"WHEN FASCISM COMES TO AMERICA IT WILL BE WRAPPED IN THE FLAG
AND CARRYING A CROSS." -SINCLAIR LEWIS

Tuesday, September 28, 2010

Many Americans Know Little About Religion

I'm rarely surprised when I learn that Americans know little about anything but I think that this is somewhat telling:

A new survey of Americans' knowledge of religion found that atheists, agnostics, Jews and Mormons outperformed Protestants and Roman Catholics in answering questions about major religions, while many respondents could not correctly give the most basic tenets of their own faiths.

Forty-five percent of Roman Catholics who participated in the study didn't know that, according to church teaching, the bread and wine used in Holy Communion is not just a symbol, but becomes the body and blood of Christ.

More than half of Protestants could not identify Martin Luther as the person who inspired the Protestant Reformation. And about four in 10 Jews did not know that Maimonides, one of the greatest rabbis and intellectuals in history, was Jewish.

The survey released Tuesday by the Pew Forum on Religion & Public Life aimed to test a broad range of religious knowledge, including understanding of the Bible, core teachings of different faiths and major figures in religious history. The U.S. is one of the most religious countries in the developed world, especially compared to largely secular Western Europe, but faith leaders and educators have long lamented that Americans still know relatively little about religion.
I was not raised religious as a child but rather than leaving me ignorant on the subject I was encouraged to learn more about it and then decide for myself what I believed. I would explain the results of this survey by positing that many of those who are raised so are not similarly encouraged to think for themselves and question authority but are rather told what to believe from an early age when a child's brain is very similar to a sponge as it relates to knowledge and information. They're told what to believe and they do so without thinking any more about the subject.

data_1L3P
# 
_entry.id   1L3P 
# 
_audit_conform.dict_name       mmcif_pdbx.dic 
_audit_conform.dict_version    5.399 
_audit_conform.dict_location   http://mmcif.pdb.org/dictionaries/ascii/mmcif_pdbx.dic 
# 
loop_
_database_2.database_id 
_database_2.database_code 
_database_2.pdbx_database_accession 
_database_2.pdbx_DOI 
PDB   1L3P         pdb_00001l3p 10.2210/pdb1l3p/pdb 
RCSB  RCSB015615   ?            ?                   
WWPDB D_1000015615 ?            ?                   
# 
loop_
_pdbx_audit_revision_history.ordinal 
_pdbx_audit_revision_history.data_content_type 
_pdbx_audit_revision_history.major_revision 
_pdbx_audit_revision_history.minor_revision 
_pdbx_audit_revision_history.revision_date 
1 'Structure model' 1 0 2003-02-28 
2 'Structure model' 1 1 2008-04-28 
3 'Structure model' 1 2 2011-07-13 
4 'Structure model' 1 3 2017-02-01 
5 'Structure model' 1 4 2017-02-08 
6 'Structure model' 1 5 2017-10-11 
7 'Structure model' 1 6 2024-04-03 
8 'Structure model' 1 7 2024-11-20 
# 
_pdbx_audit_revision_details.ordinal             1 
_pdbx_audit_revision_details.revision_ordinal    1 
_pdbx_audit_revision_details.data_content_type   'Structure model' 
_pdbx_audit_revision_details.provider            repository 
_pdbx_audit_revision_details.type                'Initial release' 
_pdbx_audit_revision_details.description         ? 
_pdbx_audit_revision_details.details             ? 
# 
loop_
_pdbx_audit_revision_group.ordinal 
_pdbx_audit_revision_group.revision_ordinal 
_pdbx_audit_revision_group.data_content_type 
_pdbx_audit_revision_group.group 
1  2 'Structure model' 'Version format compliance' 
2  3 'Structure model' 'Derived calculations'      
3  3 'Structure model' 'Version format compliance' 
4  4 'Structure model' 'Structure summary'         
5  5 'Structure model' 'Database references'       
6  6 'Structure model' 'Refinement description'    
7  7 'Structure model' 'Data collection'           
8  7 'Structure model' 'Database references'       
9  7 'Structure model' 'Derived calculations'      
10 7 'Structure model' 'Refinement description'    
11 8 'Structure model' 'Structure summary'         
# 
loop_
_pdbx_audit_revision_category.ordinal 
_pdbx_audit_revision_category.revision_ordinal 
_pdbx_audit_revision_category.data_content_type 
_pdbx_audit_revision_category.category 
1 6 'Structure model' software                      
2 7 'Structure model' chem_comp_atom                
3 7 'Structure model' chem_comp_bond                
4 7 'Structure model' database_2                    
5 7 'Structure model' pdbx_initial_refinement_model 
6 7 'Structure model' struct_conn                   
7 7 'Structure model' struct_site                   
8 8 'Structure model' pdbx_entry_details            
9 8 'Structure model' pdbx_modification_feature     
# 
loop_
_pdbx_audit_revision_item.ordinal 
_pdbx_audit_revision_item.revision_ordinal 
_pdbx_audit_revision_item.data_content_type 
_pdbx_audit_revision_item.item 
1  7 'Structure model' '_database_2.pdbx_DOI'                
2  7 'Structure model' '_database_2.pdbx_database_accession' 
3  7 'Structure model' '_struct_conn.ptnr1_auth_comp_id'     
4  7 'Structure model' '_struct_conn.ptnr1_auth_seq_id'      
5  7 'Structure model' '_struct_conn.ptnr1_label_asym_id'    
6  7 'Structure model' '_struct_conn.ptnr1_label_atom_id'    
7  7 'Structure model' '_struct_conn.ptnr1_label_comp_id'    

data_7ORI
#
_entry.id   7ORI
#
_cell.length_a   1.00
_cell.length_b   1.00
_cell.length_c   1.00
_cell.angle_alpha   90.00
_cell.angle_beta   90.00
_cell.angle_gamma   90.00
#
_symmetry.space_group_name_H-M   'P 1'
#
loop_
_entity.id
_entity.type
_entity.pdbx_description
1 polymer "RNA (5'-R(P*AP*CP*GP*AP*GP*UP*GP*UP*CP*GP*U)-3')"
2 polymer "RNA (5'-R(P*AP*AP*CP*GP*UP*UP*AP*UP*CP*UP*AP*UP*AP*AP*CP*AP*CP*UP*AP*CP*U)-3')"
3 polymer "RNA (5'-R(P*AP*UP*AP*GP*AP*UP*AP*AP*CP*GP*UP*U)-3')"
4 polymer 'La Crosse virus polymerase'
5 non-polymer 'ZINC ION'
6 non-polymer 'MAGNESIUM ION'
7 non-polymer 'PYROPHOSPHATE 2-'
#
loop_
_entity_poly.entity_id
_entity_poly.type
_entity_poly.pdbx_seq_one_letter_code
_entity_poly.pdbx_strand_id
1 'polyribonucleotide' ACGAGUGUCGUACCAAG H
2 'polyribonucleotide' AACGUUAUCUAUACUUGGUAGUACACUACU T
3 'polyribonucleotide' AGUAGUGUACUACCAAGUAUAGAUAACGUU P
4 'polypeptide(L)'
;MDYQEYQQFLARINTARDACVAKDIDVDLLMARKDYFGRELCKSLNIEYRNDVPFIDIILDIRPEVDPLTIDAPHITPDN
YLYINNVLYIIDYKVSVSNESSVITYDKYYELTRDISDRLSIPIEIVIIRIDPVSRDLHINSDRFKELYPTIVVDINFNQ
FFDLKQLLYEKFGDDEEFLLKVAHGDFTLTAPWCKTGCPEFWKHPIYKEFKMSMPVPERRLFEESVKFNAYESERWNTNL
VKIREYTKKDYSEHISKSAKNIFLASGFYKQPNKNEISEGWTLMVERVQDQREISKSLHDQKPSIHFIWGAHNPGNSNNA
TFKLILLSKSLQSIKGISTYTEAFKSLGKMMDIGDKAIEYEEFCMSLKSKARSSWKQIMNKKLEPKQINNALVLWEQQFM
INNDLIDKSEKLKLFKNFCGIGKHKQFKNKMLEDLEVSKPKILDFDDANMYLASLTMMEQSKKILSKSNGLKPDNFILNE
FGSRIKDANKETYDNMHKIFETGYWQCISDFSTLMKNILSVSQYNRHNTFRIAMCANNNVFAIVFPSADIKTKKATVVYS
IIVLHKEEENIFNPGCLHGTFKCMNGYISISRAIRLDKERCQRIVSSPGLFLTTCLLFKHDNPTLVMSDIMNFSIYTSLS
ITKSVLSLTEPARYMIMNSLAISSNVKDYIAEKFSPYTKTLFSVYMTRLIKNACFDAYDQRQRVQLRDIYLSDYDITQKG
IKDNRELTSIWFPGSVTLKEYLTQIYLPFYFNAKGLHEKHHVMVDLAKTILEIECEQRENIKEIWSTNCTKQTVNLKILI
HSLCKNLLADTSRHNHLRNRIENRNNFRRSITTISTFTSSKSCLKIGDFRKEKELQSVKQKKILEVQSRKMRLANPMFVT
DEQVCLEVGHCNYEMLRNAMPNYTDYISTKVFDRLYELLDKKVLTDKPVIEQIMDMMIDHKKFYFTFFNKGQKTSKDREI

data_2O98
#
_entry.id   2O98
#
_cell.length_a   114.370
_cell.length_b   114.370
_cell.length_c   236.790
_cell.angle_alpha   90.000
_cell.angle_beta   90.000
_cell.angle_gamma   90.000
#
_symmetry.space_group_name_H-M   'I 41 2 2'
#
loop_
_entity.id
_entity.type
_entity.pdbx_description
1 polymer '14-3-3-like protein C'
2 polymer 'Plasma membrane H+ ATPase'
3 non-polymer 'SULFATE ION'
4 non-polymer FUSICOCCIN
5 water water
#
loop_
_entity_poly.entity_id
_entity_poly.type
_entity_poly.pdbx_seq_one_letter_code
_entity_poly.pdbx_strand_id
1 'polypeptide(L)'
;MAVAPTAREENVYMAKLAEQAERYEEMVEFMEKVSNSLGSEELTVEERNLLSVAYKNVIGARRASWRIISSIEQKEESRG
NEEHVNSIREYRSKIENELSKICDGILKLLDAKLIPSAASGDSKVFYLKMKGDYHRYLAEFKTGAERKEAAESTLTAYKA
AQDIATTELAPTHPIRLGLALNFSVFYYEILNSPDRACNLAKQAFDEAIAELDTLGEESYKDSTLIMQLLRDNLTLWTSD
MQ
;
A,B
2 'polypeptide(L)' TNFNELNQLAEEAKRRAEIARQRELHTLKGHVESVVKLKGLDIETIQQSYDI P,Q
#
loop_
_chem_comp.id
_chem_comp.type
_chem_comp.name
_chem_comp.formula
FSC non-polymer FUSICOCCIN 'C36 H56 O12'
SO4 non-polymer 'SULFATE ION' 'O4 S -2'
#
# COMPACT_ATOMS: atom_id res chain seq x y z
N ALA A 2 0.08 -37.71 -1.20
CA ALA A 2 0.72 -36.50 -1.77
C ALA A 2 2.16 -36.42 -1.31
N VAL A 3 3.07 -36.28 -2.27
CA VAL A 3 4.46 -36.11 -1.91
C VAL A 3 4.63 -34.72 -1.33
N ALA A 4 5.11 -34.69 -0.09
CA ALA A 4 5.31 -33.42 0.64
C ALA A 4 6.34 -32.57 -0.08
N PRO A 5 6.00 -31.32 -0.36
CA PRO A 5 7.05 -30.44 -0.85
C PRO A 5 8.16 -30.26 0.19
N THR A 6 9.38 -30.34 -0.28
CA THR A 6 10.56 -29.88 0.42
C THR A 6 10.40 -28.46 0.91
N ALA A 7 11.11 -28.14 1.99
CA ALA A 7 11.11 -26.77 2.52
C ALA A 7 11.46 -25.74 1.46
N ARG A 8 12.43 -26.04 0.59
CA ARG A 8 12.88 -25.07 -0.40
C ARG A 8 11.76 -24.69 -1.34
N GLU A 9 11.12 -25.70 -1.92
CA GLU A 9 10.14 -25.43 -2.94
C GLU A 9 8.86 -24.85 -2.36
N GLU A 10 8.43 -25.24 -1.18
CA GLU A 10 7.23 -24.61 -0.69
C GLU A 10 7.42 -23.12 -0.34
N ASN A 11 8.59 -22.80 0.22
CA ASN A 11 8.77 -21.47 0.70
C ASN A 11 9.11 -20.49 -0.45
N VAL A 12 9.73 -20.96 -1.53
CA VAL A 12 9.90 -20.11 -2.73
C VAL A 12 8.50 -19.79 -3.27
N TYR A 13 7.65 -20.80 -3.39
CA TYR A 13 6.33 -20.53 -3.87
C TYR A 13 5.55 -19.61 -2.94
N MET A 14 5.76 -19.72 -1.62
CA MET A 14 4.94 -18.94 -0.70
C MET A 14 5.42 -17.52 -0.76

This line of thought always reminds me of two of my favorite quotes about thinking for one's self. The first is from Homer Simpson:
Kids are great, Apu. You can teach them to hate the things you hate and they practically raise themselves now-a-days, you know, with the internet and all.
And the second is from comedian David Cross:
I don't have kids but I might someday and if I do I think that I'd like to raise them Amish. You know, instill in them those hard working Amish values and beliefs. And I'm sure they'll eventually have some questions: "Father, how come you get to watch television, and we can't? And how come you get to play video games and read with the lights on and we don't get to?" And I'll get down on a knee and gentlely say to them, : "Well, Sweetie, that's because Daddy's not Amish, and you are. You see, that's what you believe. Now hurry off to bed, you have to get up early tomorrow to harvest my breakfast. Ahh, Amish kids..."
Think for yourself and question everything, especially what you've been told and what you think you already know.

2 comments:

oneLbill said...

I saw this article before work this morning. I took the quiz and scored 29/32. I missed the Jewish Sabbath, Ramadan and another one somewhere between 11-17 that I forgot to make a mental not for.

I have to say that I was a little disappointed about missing the Jewish Sabbath. I actually thought to myself, "I think they're the ones who begin on Friday and let it run to Sunday", but then I second-guessed myself and went with Saturday. Stupid call!

Oh well, at least I scored better than 20. I was a little worried that I wouldn't.

JBW said...

I got 29/32 as well, one L. I chose Saturday for the Jewish Sabbath as you did (total guess), I didn't know that Protestants believe salvation comes through faith alone (that's all I know about Protestants from what I can tell; they need better marketing) and I obviously don't know shit about the First Great Awakening (I thought Jonathan Edwards was that guy who talks to people's dead relatives on that "Crossing Over" show).

Incidentally, I learned what Ramadan was when Hakeem Olajuwan was fasting during the playoffs in the mid-nineties. That's how I roll (and learn).